Features : Regional Report: The Middle East
Awash With Liquidity
Skyrocketing oil prices have brought a flood of liquidity into the Middle East, providing vast opportunities for fleet-footed investors and financial institutions.



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The near doubling of crude oil prices over the past 18 months has generated enormous revenues for the oil-rich states of the Middle East. As a rough measure, each additional dollar on the price of oil results in an extra $6 billion of revenues for the Middle Eastern OPEC members, who between them are sitting on more than two-thirds of the world’s proven reserves.

Nor is this flow of money into the Middle East likely to dry up in the immediate future. A continuing high-price environment is certainly what both the oil futures markets and most independent experts expect. Leo Drollas of the London-based Centre for Global Energy Studies says: “Over the next 18 months oil prices will stay high. I only see them starting to drift downwards after 2006.”

Some blame hedge funds and other speculators for this. However, as Walid Shihabi, head of research at the Dubai-based investment bank SHUAA Capital, points out, “Political tensions between Iran and the US have rendered ample room for speculation.” He also notes that we have been here before. “Reminiscing back to the wake of the 1979 Iran Revolution, when oil prices surged past $80 [in today’s money], fund managers have priced in the possibility of the US waging another war in the Middle East.”

What has changed since the previous oil price spikes in the 1970s, following the Arab-Israeli war, and the early 1980s after Ayatollah Khomeini’s rise to power is that this time most of the extra oil money is staying in the Middle East region. Previously there was a strong counter-flow of petrodollars back into OECD economies. This time, Shihabi notes, “the same region is witnessing massive growth in financial assets and real estate prices amid a windfall of liquidity on the back of record-high oil prices.”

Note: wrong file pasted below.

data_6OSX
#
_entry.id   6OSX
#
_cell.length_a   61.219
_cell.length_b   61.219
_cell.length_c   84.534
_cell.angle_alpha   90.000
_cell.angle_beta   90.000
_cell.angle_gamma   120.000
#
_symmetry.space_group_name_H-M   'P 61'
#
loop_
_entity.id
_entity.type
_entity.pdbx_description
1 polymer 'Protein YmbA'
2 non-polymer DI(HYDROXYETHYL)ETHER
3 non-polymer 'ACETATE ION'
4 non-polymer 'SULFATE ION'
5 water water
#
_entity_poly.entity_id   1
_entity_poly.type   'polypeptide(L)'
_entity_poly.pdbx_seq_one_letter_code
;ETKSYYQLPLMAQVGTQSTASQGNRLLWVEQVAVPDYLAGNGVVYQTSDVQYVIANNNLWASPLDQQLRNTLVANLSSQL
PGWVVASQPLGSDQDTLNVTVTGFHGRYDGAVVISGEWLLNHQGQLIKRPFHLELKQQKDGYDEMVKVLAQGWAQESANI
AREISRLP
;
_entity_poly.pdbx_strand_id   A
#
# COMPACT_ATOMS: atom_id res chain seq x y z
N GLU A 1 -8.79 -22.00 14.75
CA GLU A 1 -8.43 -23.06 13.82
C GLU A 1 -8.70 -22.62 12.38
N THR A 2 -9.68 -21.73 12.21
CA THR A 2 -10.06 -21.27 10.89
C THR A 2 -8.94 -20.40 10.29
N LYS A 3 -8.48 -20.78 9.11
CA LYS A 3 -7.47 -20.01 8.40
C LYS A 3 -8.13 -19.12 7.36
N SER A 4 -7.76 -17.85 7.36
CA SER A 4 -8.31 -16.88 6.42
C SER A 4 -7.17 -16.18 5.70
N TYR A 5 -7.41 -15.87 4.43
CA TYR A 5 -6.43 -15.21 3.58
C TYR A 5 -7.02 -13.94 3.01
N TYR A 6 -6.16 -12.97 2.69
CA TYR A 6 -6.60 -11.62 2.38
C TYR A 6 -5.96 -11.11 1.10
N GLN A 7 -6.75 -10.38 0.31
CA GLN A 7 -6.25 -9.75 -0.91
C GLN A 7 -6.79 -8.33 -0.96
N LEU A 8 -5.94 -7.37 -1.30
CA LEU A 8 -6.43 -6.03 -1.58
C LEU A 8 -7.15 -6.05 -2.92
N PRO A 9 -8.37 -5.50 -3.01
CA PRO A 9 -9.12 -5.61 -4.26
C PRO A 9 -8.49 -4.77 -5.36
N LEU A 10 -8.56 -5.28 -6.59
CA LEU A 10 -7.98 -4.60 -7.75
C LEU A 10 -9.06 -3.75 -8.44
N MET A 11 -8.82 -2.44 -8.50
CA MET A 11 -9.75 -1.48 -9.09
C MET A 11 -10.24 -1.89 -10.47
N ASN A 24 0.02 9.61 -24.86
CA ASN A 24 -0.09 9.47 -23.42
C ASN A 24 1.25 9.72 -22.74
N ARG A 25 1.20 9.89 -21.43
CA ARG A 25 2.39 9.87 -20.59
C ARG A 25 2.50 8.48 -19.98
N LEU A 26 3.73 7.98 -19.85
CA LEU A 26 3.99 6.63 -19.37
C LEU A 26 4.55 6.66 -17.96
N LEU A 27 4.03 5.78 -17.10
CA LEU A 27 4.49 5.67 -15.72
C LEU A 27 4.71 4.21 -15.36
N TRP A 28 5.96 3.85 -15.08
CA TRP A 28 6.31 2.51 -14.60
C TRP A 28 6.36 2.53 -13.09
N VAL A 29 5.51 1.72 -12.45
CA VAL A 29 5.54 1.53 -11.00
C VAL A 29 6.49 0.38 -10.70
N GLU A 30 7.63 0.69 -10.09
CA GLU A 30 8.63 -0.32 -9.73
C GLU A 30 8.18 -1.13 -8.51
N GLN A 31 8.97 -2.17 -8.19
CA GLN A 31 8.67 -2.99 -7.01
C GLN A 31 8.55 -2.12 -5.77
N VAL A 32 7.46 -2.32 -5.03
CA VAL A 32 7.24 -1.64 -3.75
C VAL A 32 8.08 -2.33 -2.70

Certainly, local stock markets have experienced a momentous bull run. Over the three years from end-April 2002, during which time oil prices have stayed above $25 a barrel, Dubai’s stock market rose by 768%, Qatar’s by nearly 600%, and Kuwait’s by 326%, while Saudi Arabia posted a more modest 288% gain. The overall index for stock markets in the Gulf Co-operation Council area has nearly trebled, with some of the most spectacular gains in Qatar and elsewhere coming through earlier this year.

Real estate prices have rocketed, as massive projects, including what is promised to be the world’s tallest tower going up in downtown Dubai, get the go-ahead. With such investment opportunities so close to home, why look further abroad? In addition, there is a widespread inclination among the region’s private sector investors, especially since 9/11 and the selective freezing of assets by the US and its allies, to keep more of their money within the Middle East. And while there are many plausible explanations for so sharp a rise in asset values—notably, improvements at the geopolitical level combining with more mature and diversified economies to offer the prospect of sustainable growth—there can be no doubting what is the primary driver of the current boom. The entire region is awash with surplus liquidity.

And so far only a fraction of the burgeoning oil revenues has entered the local economies. These are government revenues, after all, paid directly by state-owned oil and gas companies into the state coffers. Normally they are held in overseas assets such as treasury bills and other bonds and only repatriated when needed to fund government expenditure programs. It is at this stage, when they are converted into the local currency, that additional liquidity is created. However, the expectation of these capital flows has stimulated bank lending, thereby creating further liquidity. No wonder that this “massive windfall resulting from the hydrocarbons boom,” as Shihabi puts it, has created “what can be described as the Gulf’s black gold rush.”

Those countries that had racked up high debt/GDP ratios during the low oil price environment of the 1990s are now paying down their debt. Saudi Arabia, where public debt rose to above 100% of GDP, paid down $12 billion last year, according to Drollas. Currently, Saudi debt is down to 71% of GDP, and given that the country’s surplus on the fiscal side is set to rise to $56 billion compared to $26 billion last year, further debt reduction is anticipated. But since most of those bonds were held by Saudi commercial banks and two large government pension funds, one of the results of paying down public debt is to inject further liquidity into the private sector.

Brad Bourland, chief economist at the Saudi American Bank, points out that the sharp reduction in the debt/GDP ratio is not so great as it seems because Saudi Arabia’s GDP has grown so rapidly. He believes the authorities are going for a gradual run-down of debt, which is being achieved simply by not issuing any new bonds. “They’re not going into the market place and retiring debt prematurely. And with money supply currently growing at around 20%, there’s no need to inject more liquidity into the system,” he says.

Caveat Emptor